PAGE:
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HT Prophets and Pop Stars
And in case you’re wondering if Jesus had a sense of humor…
Thanks for the link. It’s good to be straight on that now…
So here’s a question that only a Professor of Biblical Language and Literature can probably answer: What bits of the Bible are supposed to be funny?
I don’t read very much Greek, but there are a few sayings of Jesus which read as if they’re intentionally sarcastic. The “whitewashed tombs” bit is pretty obvious, but even something as simple as the phrase which is usually translated “let he who has ears, let him hear” could have received a laugh. The “blind leading the blind” remark may be, too.
Here’s a link to a post I wrote a few years ago on the subject of Jesus’ sense of humor: http://www.patheos.com/blogs/religionprof/2007/09/jesus-sense-of-humor.html
If I may poke in here…
Since the question asks about the Bibile, there are some Old Testament texts that many regard as humorous; in fact Joy Gresham filled in her husband, C. S. Lewis, on the Jewish traditions involved.
The whole story of Jonah is, by these accounts, a humorous tale. The whale is funny. There’s a silliness in the whole notion of trying to run away from God — just the dumb sort of thing a guy might do if he’s trying to avoid taking God’s orders to try to save some people from being bashed for their stubborn wickedness. So when he gets out of the whale, he gives up and goes to Nineveh and preaches the warning, trying to make sure that no one hears him. Alas, they do, and they catch on, and they reform, and God doesn’t smite them. And is Jonah pissed! So he goes and sulks, and the end is that God taunts him about his tender concern for the weed that was sheltering him from the sun, compared to his concern for the people of Nineveh.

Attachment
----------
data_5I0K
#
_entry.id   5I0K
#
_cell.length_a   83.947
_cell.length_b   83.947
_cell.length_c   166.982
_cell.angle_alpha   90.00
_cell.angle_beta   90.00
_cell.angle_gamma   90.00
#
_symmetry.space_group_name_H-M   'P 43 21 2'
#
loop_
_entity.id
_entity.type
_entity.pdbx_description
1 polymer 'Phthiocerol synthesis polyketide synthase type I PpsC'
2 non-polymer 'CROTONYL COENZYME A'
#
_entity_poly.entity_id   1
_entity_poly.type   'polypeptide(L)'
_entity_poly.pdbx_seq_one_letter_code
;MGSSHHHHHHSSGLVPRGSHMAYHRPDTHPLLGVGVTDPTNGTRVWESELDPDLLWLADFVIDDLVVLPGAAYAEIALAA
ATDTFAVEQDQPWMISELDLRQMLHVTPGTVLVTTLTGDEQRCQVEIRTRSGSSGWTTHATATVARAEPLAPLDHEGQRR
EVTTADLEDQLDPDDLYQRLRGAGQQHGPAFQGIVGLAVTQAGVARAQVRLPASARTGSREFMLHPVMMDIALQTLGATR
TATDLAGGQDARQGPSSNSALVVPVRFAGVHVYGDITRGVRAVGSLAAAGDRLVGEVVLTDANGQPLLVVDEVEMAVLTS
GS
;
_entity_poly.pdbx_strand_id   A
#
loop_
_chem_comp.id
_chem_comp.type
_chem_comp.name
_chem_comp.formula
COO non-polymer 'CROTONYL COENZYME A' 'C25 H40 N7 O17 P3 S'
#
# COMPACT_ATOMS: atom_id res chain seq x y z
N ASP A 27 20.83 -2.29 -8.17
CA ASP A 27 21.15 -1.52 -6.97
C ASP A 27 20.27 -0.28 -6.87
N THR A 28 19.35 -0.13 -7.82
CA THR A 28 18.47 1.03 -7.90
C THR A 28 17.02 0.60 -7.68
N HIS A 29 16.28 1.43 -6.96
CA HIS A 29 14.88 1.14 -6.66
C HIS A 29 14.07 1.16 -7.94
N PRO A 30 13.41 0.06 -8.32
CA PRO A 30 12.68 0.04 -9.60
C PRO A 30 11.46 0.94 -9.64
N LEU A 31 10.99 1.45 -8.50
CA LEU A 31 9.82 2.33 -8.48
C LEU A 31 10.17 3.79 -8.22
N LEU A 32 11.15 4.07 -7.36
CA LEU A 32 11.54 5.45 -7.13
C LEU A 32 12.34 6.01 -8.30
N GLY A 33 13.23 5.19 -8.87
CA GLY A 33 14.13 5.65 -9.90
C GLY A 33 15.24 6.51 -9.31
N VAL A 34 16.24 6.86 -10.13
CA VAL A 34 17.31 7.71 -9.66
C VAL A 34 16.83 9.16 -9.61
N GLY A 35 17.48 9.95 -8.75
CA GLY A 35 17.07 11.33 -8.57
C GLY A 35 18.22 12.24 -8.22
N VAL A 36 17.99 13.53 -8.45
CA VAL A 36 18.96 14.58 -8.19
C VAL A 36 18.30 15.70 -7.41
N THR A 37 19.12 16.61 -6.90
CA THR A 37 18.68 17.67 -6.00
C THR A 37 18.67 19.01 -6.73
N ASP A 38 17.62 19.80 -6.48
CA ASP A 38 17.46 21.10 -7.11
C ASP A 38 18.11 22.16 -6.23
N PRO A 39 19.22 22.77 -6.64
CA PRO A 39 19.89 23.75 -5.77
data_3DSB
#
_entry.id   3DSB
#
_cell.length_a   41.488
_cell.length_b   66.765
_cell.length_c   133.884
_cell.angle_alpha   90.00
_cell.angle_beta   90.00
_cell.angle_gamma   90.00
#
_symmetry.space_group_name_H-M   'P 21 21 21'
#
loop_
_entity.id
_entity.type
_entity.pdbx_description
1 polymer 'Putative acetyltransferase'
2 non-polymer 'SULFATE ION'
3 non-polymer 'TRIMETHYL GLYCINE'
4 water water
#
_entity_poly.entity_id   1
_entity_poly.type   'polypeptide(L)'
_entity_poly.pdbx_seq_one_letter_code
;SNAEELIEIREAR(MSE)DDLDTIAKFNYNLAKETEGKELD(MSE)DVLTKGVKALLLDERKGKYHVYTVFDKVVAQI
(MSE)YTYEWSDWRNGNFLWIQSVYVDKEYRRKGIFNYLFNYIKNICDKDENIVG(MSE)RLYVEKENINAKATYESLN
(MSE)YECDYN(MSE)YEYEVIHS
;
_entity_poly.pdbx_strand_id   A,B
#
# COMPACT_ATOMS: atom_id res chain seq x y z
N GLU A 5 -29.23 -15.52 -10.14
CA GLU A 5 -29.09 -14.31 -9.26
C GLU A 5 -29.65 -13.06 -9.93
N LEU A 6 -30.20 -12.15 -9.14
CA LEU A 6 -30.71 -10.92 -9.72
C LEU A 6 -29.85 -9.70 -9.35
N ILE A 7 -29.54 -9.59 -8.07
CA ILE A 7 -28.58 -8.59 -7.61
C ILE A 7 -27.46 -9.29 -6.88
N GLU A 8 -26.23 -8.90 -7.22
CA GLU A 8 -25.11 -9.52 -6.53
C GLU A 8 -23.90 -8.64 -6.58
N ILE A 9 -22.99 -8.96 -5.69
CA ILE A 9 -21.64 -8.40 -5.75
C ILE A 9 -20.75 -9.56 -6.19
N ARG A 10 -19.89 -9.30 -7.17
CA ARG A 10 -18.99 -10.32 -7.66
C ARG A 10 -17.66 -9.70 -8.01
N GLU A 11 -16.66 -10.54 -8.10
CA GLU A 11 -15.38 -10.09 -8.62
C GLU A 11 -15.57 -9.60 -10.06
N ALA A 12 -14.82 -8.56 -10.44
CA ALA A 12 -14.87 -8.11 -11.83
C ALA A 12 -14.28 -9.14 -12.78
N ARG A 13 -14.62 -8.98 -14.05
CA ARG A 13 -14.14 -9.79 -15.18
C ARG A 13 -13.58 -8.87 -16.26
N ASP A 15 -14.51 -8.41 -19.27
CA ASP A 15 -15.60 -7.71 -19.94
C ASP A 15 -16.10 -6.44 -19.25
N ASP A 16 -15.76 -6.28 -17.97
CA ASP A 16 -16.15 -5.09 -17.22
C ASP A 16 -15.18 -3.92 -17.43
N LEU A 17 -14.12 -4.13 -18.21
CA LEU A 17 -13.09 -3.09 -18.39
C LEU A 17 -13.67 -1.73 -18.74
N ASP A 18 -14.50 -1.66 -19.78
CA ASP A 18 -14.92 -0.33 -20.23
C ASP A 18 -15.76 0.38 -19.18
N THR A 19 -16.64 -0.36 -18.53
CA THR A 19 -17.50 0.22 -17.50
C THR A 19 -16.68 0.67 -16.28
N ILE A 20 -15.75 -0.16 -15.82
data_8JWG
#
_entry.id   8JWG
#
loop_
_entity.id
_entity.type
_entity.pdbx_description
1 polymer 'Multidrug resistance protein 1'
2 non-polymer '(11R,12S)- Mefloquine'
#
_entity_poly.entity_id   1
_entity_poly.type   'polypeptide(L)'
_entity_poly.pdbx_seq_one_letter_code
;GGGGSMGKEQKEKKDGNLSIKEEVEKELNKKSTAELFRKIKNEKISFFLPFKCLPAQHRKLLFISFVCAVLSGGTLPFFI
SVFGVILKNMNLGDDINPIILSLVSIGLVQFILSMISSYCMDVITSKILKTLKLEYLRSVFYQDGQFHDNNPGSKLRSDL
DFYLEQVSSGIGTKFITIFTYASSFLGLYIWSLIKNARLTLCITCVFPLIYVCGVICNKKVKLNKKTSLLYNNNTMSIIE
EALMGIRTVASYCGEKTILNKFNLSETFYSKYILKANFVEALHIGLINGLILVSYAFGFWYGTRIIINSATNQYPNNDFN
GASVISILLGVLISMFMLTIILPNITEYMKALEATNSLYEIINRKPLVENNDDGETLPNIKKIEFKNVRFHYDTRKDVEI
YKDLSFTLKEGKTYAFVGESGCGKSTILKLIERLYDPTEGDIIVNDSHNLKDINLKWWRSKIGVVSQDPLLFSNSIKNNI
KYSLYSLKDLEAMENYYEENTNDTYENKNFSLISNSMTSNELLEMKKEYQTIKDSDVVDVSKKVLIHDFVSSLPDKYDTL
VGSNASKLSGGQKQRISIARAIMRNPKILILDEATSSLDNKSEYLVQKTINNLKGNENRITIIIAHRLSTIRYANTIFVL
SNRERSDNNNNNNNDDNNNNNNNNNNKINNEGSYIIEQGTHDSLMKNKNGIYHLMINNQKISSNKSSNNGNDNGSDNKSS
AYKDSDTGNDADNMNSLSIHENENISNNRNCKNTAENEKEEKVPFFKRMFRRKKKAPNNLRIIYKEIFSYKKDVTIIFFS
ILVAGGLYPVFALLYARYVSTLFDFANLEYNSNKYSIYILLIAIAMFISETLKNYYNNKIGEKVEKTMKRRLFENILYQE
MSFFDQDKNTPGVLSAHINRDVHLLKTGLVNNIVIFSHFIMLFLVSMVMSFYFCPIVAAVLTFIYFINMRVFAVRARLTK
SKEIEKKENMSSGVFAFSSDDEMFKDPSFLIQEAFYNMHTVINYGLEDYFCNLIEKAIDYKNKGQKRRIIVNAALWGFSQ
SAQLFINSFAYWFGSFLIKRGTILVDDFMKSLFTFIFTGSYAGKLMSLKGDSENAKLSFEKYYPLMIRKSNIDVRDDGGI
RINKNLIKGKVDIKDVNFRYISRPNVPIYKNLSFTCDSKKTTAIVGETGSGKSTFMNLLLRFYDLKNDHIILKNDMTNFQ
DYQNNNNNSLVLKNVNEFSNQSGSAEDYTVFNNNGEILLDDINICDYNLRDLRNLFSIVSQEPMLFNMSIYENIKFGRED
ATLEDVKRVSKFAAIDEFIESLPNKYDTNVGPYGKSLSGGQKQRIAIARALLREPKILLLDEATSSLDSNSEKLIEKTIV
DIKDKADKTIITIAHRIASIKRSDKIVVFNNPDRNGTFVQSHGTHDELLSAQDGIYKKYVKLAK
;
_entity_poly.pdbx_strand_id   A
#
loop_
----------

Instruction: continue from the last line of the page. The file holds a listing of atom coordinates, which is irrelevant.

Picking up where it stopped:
Anne Herbert worked this up splendidly many years ago, but I don’t know if the text can be obtained anywhere accessible. (She also coined “Practice random kindness and senseless acts of beauty.”)
Then there’s Exodus, a real funny story, no? But an unbelievably learned Jewish physicist pointed me to Exodus 14:11. They’re out in the desert, and things are tough, and a bunch of them go to Moses and say, “So, there aren’t enough graves in Egypt, that you have to take us out here to die?”
Not the Authorized Version here, but that’s what it’s claimed to say. Seems to me, the tone resonates through the millennia. Hear a stand-up comedian delivering it.
My $0.02 cents’ worth, and worth most of it.
Great observations! There is one moment in the Jonah story that I think is triply humorous. Jonah says he worships Yahweh (he is running away disobediently, not what most call “worship”) who made the land and seas (he is running from the maker of the sea on a boat?! not too sharp, Jonah!) To cap it all off, we are told that Jonah had already told them that he was fleeing Yahweh, but he had not told them who Yahweh was, and so they had assumed that he was just one more guy on the run from some other guy.
That does make it funnier. And it makes sense he’d ship with some Phoenicians or somebody: where in the Bible does an Israelite go to sea, outside of this book?
(I can’t recall whether any of the Apostles sailed anywhere, but in any case I’m thinking of earlier times.)
Yeah, if he wanted to get away from the maker of lands and seas, he should have flown. Oops.
Paul traveled by ship on his journeys. Otherwise, Jonah is something of a rarity (unless you count smaller journeys on the Sea of Galilee in the Gospels).